David Cameron has announced the date for the UK's referendum on European membership after reaching a deal on reforms in Brussels. Here are the latest updates:
- The PM has set the date for the EU referendum on 23 June
- Here is the full speech he made outside Downing Street
- Theresa May has confirmed her backing for the 'in' campaign
- Vote Leave launched its with Gove and five other ministers
- These are the Cabinet ministers rooting for a Brexit
- Jeremy Corbyn said the PM's deal is just a 'sideshow'
- A 'unanimous agreement' was reached in Brussels yesterday
- ...and this is how it happened
- Bookmakers have reduced their odds on a Brexit
- What is in the deal?
- The PM didn't get everything he wanted
- Why yesterday was a very bad day for the 'out' camp
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The Prime Minister set out his EU reform plan to his senior ministerial team this morning after vowing to campaign “heart and soul” for the deal finally agreed in marathon talks in Brussels.
The meeting of the Cabinet - the first to be held on a Saturday since the Falklands War - fired the starting gun in the campaign for the Prime Minister's long-promised the referendum on 23 June.
Ministers such as Iain Duncan Smith and Chris Grayling opposed to Britain's membership of the EU can finally go public and say they will be campaigning to leave.
What has the EU ever done for us?
What has the EU ever done for us?
1/7 1. It gives you freedom to live, work and retire anywhere in Europe
As a member of the EU, UK citizens benefit from freedom of movement across the continent. Considered one of the so-called four pillars of the European Union, this freedom allows all EU citizens to live, work and travel in other member states.
2/7 2. It sustains millions of jobs
A report by the Centre for Economics and Business Research, released in October 2015, suggested 3.1 million British jobs were linked to the UK’s exports to the EU.
3/7 3. Your holiday is much easier - and safer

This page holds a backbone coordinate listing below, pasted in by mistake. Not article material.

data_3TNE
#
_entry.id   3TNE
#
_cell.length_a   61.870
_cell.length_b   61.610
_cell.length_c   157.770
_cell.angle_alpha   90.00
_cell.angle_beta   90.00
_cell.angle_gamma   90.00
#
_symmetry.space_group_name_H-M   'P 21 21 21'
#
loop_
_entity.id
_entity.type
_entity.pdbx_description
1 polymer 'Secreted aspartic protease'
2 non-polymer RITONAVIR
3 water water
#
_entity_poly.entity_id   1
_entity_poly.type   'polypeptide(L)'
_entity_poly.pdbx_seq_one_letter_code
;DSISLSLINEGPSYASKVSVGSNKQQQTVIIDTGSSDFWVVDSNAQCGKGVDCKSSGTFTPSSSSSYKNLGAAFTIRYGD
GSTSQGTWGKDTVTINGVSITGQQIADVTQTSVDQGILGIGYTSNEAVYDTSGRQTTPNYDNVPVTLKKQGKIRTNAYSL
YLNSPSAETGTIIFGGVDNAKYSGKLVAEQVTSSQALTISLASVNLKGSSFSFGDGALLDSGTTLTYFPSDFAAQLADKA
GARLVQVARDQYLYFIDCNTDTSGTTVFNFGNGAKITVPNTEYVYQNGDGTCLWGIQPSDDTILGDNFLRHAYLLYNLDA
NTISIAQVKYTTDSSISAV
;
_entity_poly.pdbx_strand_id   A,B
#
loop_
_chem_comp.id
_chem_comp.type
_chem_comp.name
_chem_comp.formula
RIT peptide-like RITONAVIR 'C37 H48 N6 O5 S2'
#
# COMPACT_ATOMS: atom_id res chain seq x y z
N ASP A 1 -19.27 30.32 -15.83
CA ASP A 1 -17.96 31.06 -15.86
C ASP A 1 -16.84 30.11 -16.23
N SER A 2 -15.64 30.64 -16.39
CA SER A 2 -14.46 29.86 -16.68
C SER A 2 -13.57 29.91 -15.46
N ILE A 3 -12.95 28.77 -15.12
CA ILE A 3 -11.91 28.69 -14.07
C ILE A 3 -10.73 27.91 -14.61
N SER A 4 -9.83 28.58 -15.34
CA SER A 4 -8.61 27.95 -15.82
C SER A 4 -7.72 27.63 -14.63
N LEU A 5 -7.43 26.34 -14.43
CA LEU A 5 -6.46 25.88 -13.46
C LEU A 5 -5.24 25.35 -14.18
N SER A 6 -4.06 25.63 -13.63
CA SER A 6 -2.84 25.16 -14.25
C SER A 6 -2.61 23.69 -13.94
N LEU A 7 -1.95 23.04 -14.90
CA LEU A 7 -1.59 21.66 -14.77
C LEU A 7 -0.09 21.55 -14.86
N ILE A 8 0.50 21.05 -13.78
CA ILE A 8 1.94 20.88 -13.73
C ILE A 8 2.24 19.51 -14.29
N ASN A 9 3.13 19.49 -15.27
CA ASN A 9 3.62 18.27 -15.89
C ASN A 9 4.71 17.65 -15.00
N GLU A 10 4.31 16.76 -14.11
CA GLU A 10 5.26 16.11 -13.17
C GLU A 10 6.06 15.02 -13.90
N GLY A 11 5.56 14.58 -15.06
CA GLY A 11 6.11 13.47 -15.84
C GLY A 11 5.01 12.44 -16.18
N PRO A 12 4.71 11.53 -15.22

Freedom to travel is one of the most exercised benefits of EU membership, with Britons having made 31 million visits to the EU in 2014 alone. But a lot of the benefits of being an EU citizen are either taken for granted or go unnoticed.
4/7 4. It means you're less likely to get ripped off
Consumer protection is a key benefit of the EU’s single market, and ensures members of the British public receive equal consumer rights when shopping anywhere in Europe.
5/7 5. It offers greater protection from terrorists, paedophiles, people traffickers and cyber-crime
Another example of a lesser-known advantage of EU membership is the benefit of cross-country coordination and cooperation in the fight against crime.
6/7 6. Our businesses depend on it
According to 71% of all members of the Confederation of British Influence (CBI), and 67 per cent of small and medium-sized enterprises (SMEs), the EU has had an overall positive impact on their business.
7/7 7. We have greater influence
Robin Niblett, Director of think-tank Chatham House, stated in a report published last year: “For a mid-sized country like the UK, which will never again be economically dominant either globally or regionally, and whose diplomatic and military resources are declining in relative terms, being a major player in a strong regional institution can offer a critical lever for international influence.
Speaking at a late night Friday news conference - following talks which began on Thursday afternoon and went on through much of the night - an emotional Mr Cameron said the package he had agreed had secured Britain's “special status” in the EU.
“Britain will be permanently out of 'ever closer union', never part of a European superstate,” he said.
“I believe that this is enough for me to recommend that the United Kingdom remains in the European Union, having the best of both worlds."
The agreement was swiftly dismissed by Ukip leader Nigel Farage as a “truly pathetic deal”.
Additional reporting by PAReuse content